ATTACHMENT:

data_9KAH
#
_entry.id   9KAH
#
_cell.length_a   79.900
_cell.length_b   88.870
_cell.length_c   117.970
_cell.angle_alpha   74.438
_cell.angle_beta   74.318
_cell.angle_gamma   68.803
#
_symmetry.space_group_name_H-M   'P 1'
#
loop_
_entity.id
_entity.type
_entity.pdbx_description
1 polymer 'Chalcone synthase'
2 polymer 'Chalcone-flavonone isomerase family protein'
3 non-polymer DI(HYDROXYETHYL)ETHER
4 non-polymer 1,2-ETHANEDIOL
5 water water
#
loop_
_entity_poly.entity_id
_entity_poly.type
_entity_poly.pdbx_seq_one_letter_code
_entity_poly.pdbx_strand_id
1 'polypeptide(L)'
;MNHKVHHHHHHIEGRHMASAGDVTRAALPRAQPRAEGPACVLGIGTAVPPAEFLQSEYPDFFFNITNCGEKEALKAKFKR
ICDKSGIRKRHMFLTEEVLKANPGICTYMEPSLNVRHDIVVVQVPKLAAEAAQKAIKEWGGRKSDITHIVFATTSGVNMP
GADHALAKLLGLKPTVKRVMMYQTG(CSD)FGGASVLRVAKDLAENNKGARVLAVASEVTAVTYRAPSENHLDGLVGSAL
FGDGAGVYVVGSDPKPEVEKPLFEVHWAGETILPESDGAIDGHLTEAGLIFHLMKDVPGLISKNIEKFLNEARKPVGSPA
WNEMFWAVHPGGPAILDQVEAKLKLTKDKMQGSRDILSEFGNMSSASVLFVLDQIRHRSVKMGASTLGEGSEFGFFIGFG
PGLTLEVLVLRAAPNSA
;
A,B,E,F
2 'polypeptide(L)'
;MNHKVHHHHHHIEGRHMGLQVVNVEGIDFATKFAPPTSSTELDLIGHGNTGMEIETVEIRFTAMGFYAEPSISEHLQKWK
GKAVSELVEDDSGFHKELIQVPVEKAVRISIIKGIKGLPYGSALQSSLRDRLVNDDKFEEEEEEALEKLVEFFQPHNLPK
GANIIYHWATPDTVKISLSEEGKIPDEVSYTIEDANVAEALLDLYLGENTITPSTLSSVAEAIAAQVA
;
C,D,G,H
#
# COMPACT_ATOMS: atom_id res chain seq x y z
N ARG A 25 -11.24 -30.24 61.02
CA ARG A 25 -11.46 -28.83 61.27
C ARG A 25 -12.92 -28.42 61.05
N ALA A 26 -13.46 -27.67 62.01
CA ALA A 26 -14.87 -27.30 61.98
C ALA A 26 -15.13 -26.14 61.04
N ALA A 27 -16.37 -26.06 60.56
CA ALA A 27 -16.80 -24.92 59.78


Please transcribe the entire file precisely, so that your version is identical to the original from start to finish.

data_9KAH
#
_entry.id   9KAH
#
_cell.length_a   79.900
_cell.length_b   88.870
_cell.length_c   117.970
_cell.angle_alpha   74.438
_cell.angle_beta   74.318
_cell.angle_gamma   68.803
#
_symmetry.space_group_name_H-M   'P 1'
#
loop_
_entity.id
_entity.type
_entity.pdbx_description
1 polymer 'Chalcone synthase'
2 polymer 'Chalcone-flavonone isomerase family protein'
3 non-polymer DI(HYDROXYETHYL)ETHER
4 non-polymer 1,2-ETHANEDIOL
5 water water
#
loop_
_entity_poly.entity_id
_entity_poly.type
_entity_poly.pdbx_seq_one_letter_code
_entity_poly.pdbx_strand_id
1 'polypeptide(L)'
;MNHKVHHHHHHIEGRHMASAGDVTRAALPRAQPRAEGPACVLGIGTAVPPAEFLQSEYPDFFFNITNCGEKEALKAKFKR
ICDKSGIRKRHMFLTEEVLKANPGICTYMEPSLNVRHDIVVVQVPKLAAEAAQKAIKEWGGRKSDITHIVFATTSGVNMP
GADHALAKLLGLKPTVKRVMMYQTG(CSD)FGGASVLRVAKDLAENNKGARVLAVASEVTAVTYRAPSENHLDGLVGSAL
FGDGAGVYVVGSDPKPEVEKPLFEVHWAGETILPESDGAIDGHLTEAGLIFHLMKDVPGLISKNIEKFLNEARKPVGSPA
WNEMFWAVHPGGPAILDQVEAKLKLTKDKMQGSRDILSEFGNMSSASVLFVLDQIRHRSVKMGASTLGEGSEFGFFIGFG
PGLTLEVLVLRAAPNSA
;
A,B,E,F
2 'polypeptide(L)'
;MNHKVHHHHHHIEGRHMGLQVVNVEGIDFATKFAPPTSSTELDLIGHGNTGMEIETVEIRFTAMGFYAEPSISEHLQKWK
GKAVSELVEDDSGFHKELIQVPVEKAVRISIIKGIKGLPYGSALQSSLRDRLVNDDKFEEEEEEALEKLVEFFQPHNLPK
GANIIYHWATPDTVKISLSEEGKIPDEVSYTIEDANVAEALLDLYLGENTITPSTLSSVAEAIAAQVA
;
C,D,G,H
#
# COMPACT_ATOMS: atom_id res chain seq x y z
N ARG A 25 -11.24 -30.24 61.02
CA ARG A 25 -11.46 -28.83 61.27
C ARG A 25 -12.92 -28.42 61.05
N ALA A 26 -13.46 -27.67 62.01
CA ALA A 26 -14.87 -27.30 61.98
C ALA A 26 -15.13 -26.14 61.04
N ALA A 27 -16.37 -26.06 60.56
CA ALA A 27 -16.80 -24.92 59.78